The clitoris is stroked for 15 minutes – no more, no less – because this is considered the ideal time to allow a full yet manageably brief experience; any longer could be ‘overwhelming, require too much concentration, or simply be difficult to fit into one’s hectic schedule’, says Dawson. The focus is then on deep breathing, tuning into the physical sensations you’re experiencing, and switching off the busy mind.
Originally devised in Silicon Valley by former Buddhist nun-in-training, TEDx speaker and author Nicole Daedone, more than 11,000 people worldwide have now taken Orgasmic Meditation classes. In addition, 450 people, including Rosa – she of the magic fingers who runs workshops in Melbourne – and Dawson, who teaches Orgasmic Meditation in London, have paid about £6,500 to train as a coach under Daedone’s watch in San Francisco. Like Daedone, Dawson studied Buddhist meditation, but found the focus on solitude and inward refection left her seeking a new method to help relate to others and the outside world. OM, with its emphasis on sharing intimate physical and emotional experiences with others, proved a revelation. ‘It struck me how it brings people together and generates a kind of electricity among them,’ Dawson reflects. ‘Before I started OM, I had to work to turn my thoughts into actions, or to make decisions. Now, I feel nourished and full of zip.’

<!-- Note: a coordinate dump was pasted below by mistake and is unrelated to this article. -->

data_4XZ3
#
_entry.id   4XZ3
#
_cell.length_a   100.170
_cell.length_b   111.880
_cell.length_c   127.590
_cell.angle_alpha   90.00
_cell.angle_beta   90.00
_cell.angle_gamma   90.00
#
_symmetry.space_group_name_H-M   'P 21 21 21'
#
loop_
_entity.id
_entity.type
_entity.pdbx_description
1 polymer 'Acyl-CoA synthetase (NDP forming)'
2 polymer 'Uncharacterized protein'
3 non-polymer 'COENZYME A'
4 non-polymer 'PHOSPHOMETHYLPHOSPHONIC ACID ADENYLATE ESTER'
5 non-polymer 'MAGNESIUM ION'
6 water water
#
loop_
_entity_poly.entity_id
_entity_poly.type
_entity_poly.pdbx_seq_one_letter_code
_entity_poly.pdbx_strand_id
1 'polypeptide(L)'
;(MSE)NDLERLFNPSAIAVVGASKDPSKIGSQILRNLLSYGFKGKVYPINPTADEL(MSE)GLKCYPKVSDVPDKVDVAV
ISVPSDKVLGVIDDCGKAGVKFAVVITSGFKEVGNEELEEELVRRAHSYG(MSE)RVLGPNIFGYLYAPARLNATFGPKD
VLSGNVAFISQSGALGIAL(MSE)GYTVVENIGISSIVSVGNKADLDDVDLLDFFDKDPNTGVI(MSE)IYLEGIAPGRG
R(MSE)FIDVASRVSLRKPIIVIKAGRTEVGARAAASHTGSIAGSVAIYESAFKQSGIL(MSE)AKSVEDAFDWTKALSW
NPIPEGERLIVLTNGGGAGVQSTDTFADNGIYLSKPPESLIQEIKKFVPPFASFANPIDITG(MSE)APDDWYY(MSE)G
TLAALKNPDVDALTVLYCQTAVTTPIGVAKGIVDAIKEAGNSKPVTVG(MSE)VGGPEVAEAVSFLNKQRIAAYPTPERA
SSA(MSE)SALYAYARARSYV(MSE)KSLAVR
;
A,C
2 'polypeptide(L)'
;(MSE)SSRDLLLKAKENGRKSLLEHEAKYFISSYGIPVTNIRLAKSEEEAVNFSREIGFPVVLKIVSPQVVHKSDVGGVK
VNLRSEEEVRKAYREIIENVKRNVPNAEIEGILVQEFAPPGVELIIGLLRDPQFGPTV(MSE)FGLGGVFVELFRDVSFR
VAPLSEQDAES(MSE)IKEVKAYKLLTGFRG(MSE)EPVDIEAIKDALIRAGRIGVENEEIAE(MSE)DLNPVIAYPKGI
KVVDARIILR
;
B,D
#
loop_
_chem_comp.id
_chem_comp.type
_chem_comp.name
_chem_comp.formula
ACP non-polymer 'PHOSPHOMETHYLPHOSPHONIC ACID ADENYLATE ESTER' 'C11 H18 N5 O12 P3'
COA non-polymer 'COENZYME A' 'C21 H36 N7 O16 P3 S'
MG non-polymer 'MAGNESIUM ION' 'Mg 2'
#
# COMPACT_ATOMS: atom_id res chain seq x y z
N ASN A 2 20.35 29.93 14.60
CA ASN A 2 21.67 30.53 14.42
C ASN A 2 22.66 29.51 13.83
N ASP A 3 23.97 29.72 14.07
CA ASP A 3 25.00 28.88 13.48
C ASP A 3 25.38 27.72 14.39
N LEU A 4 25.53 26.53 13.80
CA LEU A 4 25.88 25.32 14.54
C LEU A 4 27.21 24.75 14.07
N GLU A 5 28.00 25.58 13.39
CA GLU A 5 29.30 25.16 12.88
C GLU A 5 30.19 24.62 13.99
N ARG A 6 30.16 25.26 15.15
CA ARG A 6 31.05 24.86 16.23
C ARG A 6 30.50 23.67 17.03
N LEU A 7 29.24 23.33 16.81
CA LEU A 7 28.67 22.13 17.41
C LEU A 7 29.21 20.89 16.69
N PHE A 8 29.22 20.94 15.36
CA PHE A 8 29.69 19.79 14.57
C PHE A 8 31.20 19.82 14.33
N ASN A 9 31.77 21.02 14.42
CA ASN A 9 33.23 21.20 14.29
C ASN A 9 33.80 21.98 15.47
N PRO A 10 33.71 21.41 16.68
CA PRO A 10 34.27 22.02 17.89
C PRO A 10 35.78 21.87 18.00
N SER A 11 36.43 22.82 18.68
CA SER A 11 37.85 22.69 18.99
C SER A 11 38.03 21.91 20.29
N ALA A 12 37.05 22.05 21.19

Rosa made a similar switch to teaching Orgasmic Meditation after her first serious relationship ended. ‘I wondered why there was such a lack of connectedness between men and women,’ she says. ‘I read Men are from Mars, Women are from Venus and things with titles like “how to please your man”, but I felt most of the information was stifling and not true to the gender dynamics of today.’
When Rosa stumbled across Daedone’s work in a podcast, it was revelatory: ‘It was about how a woman’s sexuality can be a source of power. Rather than hiding it, we should allow it to lead us. I was really nervous the first time I OMed, but it was a really beautiful experience. The person I was paired with brought an exquisite level of attention to what he was doing. I felt like I was being seen at a deeper level than is typical in ordinary sexual encounters. Afterwards, I walked around and colours looked brighter, and the wind felt incredible on my skin.’
The instructors are now on a mission to take Orgasmic Meditation global, with group classes available in most capital cities. The ultimate goal? As Rosa says: ‘One day, I want to hear the words “meditation”, “yoga” and “orgasm” in the same sentence, without the third one being whispered.’
Back in the bright lights of the OM workshop, it looks and feels as wholesome as a Pilates class. And for Lily*, a 34-year-old single mother, it is just as rejuvenating. OMing with one man on a weekly basis, Lily doesn’t want sex or a relationship. She wants sexual connection with no strings, not no strings sex. But if she ever entered a long-term relationship again, she’d be delighted to OM in private – one-to-one workshops and online YouTube tutorials are also available.